CARI FLAMMIA Music Society to present Ruth Mathiang its BHM-themed concert,” Kaia Kater and Waleed Kush African Jazz Ensemble,” at the Museum. In an exploration of “Black/African diasporic cultural expression in all its many forms,” this concert draws on traditional and contemporary instruments, genres and performance styles. The music ranges from “Nubia to Harlem via Appalachia, New Orleans and Mississauga.” The double bill brings together Waleed Kush Jazz Ensemble with guest singer Ruth Mathiang, and banjo player, singersongwriter Kaia Kater, to explore musical expressions of the African- Canadian experience. Of African-Caribbean descent, the Quebec born Kaia Kater grew up between two worlds. In her Toronto home she experienced her family’s ties to Canadian folk music firsthand; in West Virginia on the other hand, she immersed herself in the deeply rooted musical traditions of Appalachia. Her debut album Sorrow Bound (2015) referenced this divide. Kater’s second album, Nine Pin (2016), delves even further into the realities faced by people of colour in North America. Her restrained but idiomatically spot-on banjo finger picking provides an elegant support for her expressive voice. The Waleed Kush African Jazz Ensemble combines African rhythms and melodies, melding them with jazz harmonies and song forms. Led by the Sudan-born Toronto multi-instrumentalist, composer and vocalist Abdulhamid, band members include local musicians Aaron Ferrera, John Ebata and Cory Sitek. The group writes that “just as Toronto is a harmonious mix of culture and people … [so] the inspiration for our music … is the harmonious mixing of rhythm and harmony.” Poet and singer-songwriter Ruth Mathiang, also born in Sudan but commencing her musical career in Kenya, is the group’s guest vocalist. Angélique Kidjo We wind up our non-definitive look at BHM (for many more concerts please check The WholeNote’s listings) with Angélique Kidjo’s concert at Koerner Hall on March 3. Three-time Grammy Award winner, dancer, songwriter, author and social activist, Angélique Kidjo is among the top tier of international singers today, a creative force with some 15 album credits. I was immediately struck by her powerful voice and commanding stage presence when I saw her perform live at Toronto’s Harbourfront at the beginning of her very active touring career. Time magazine has since acclaimed her “Africa’s premier diva.” As well as performing her original songs Kidjo’s music ranges across ethnicities, boundaries and genres, cross-pollinating the West African music of her native Benin with R&B, soul, gospel, jazz, French Caribbean zouk, Congolese rumba and Latin music. She does it all with “irresistible energy and joie de vivre.” (Los Angeles Times) Though for many years unconvinced of the value of European classical music, Kidjo has however maintained a lifelong curiosity and transcultural ambition. It’s a trait she says she learned from her father. 2014 marked the beginning of her work with European symphony orchestras with the release of her Grammy Award-winning album Eve. It included Orchestre Philharmonique du Luxembourg among many other top collaborators. The same year she collaborated on a song cycle based on Yoruba poems with American composer Philip Glass. The result was Ifé, Three Yorùbá Songs, scored for orchestra and Kidjo’s eloquently impassioned vocals. For its 2015 American premiere performance with the San Francisco Symphony, Philip Glass thewholenote.com February 2018 | 21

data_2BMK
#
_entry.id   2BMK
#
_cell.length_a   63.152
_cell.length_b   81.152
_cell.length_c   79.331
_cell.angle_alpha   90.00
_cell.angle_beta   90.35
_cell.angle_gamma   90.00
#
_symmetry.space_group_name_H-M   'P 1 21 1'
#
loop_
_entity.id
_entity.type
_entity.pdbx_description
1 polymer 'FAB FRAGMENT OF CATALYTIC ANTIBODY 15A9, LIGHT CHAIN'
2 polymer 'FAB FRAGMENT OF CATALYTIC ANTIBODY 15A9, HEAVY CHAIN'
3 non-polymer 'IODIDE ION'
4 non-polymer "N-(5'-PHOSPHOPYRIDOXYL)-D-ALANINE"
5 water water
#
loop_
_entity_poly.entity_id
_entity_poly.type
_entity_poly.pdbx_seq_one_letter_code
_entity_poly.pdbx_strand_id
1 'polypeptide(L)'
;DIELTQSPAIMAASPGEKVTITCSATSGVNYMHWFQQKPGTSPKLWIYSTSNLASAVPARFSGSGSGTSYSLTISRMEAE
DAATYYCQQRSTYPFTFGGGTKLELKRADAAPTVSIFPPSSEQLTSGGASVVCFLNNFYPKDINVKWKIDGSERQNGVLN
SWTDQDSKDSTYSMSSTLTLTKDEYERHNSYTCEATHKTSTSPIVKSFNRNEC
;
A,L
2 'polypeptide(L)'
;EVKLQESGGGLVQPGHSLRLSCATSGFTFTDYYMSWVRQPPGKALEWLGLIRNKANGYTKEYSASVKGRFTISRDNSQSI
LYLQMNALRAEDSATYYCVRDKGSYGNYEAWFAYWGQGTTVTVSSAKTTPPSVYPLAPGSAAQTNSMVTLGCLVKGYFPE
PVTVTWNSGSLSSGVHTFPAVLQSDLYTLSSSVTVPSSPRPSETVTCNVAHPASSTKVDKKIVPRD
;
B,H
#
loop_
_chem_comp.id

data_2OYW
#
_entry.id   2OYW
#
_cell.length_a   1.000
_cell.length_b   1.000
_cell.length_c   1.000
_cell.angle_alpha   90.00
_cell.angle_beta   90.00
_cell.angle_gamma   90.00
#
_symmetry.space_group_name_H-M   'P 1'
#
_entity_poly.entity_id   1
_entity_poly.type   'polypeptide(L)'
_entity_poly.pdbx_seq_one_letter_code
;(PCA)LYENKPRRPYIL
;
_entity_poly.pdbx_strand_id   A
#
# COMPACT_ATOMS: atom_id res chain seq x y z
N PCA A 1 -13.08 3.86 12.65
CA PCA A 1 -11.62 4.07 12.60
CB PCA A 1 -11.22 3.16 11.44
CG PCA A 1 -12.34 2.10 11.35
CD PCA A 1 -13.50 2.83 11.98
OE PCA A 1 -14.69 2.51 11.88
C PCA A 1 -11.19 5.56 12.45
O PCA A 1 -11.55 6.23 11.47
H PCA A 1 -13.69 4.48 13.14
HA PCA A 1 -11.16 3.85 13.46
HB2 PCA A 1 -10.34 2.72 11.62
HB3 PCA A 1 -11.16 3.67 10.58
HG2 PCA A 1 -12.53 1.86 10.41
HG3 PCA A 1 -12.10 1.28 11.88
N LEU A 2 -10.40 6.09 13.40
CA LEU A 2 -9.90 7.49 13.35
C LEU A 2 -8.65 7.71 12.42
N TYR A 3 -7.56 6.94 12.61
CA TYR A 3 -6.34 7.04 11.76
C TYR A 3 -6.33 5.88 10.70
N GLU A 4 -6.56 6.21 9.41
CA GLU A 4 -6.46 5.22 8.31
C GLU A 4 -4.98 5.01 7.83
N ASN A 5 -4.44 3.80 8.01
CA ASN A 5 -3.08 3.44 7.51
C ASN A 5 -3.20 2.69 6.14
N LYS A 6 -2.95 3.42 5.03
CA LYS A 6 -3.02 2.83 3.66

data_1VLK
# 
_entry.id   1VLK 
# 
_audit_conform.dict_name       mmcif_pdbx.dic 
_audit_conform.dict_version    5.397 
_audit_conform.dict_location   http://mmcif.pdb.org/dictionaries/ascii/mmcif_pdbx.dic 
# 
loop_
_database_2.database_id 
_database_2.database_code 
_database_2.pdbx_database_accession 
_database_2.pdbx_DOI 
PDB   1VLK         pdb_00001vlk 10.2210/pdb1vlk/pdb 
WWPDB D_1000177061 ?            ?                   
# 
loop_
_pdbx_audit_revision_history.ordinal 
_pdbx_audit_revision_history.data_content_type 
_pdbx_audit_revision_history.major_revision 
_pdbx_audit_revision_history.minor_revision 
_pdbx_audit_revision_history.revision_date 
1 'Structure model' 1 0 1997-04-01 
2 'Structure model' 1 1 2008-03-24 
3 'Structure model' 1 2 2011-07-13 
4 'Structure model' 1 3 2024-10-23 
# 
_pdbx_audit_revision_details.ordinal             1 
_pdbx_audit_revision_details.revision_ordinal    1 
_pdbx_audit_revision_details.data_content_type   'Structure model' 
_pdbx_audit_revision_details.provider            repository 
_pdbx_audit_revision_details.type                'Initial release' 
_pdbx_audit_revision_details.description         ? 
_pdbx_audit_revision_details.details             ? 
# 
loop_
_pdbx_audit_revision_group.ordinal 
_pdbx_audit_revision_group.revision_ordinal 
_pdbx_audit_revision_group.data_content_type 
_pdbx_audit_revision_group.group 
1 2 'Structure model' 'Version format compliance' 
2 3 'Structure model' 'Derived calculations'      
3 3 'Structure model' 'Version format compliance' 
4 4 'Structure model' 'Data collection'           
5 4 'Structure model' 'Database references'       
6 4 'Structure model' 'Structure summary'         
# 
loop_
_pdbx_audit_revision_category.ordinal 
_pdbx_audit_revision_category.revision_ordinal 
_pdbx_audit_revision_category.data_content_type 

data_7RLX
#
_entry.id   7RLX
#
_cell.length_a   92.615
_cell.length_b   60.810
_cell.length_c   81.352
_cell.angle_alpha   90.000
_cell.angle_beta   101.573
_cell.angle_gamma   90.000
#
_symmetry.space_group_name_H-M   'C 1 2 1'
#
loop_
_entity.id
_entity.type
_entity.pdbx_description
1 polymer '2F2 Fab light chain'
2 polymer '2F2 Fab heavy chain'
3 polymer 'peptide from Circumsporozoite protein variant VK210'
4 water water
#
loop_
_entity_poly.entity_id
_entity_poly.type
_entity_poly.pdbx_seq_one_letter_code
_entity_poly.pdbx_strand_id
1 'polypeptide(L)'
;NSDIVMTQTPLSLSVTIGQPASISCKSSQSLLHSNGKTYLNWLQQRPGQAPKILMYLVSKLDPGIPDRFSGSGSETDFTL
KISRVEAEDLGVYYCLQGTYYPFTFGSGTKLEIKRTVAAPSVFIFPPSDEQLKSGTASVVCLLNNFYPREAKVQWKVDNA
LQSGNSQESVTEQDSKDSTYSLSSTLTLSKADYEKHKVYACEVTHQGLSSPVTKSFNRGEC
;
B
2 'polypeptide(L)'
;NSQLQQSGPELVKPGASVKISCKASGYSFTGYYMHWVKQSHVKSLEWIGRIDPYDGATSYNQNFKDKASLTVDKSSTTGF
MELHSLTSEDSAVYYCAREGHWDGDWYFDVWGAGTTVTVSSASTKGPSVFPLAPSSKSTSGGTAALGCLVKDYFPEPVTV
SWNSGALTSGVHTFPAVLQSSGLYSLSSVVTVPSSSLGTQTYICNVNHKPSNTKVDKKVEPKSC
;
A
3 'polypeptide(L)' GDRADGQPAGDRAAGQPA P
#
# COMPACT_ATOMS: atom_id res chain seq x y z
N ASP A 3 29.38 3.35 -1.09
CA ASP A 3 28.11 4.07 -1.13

Volumes 21-24 (2015-2018)

Volume 24 Issue 8 - May 2019
Volume 24 Issue 7 - April 2019
Volume 24 Issue 6 - March 2019
Volume 24 Issue 5 - February 2019
Volume 24 Issue 4 - December 2018 / January 2019
Volume 24 Issue 3 - November 2018
Volume 24 Issue 2 - October 2018
Volume 24 Issue 1 - September 2018
Volume 23 Issue 9 - June / July / August 2018
Volume 23 Issue 8 - May 2018
Volume 23 Issue 7 - April 2018
Volume 23 Issue 6 - March 2018
Volume 23 Issue 4 - December 2017 / January 2018
Volume 23 Issue 3 - November 2017
Volume 23 Issue 2 - October 2017
Volume 23 Issue 1 - September 2017
Volume 22 Issue 9 - Summer 2017
Volume 22 Issue 8 - May 2017
Volume 22 Issue 7 - April 2017
Volume 22 Issue 6 - March 2017
Volume 22 Issue 5 - February 2017
Volume 22 Issue 4 - December 2016/January 2017
Volume 22 Issue 2 - October 2016
Volume 22 Issue 1 - September 2016
Volume 21 Issue 9 - Summer 2016
Volume 21 Issue 8 - May 2016
Volume 21 Issue 6 - March 2016
Volume 21 Issue 5 - February 2016
Volume 21 Issue 4 - December 2015/January 2016
Volume 21 Issue 3 - November 2015
Volume 21 Issue 2 - October 2015
Volume 21 Issue 1 - September 2015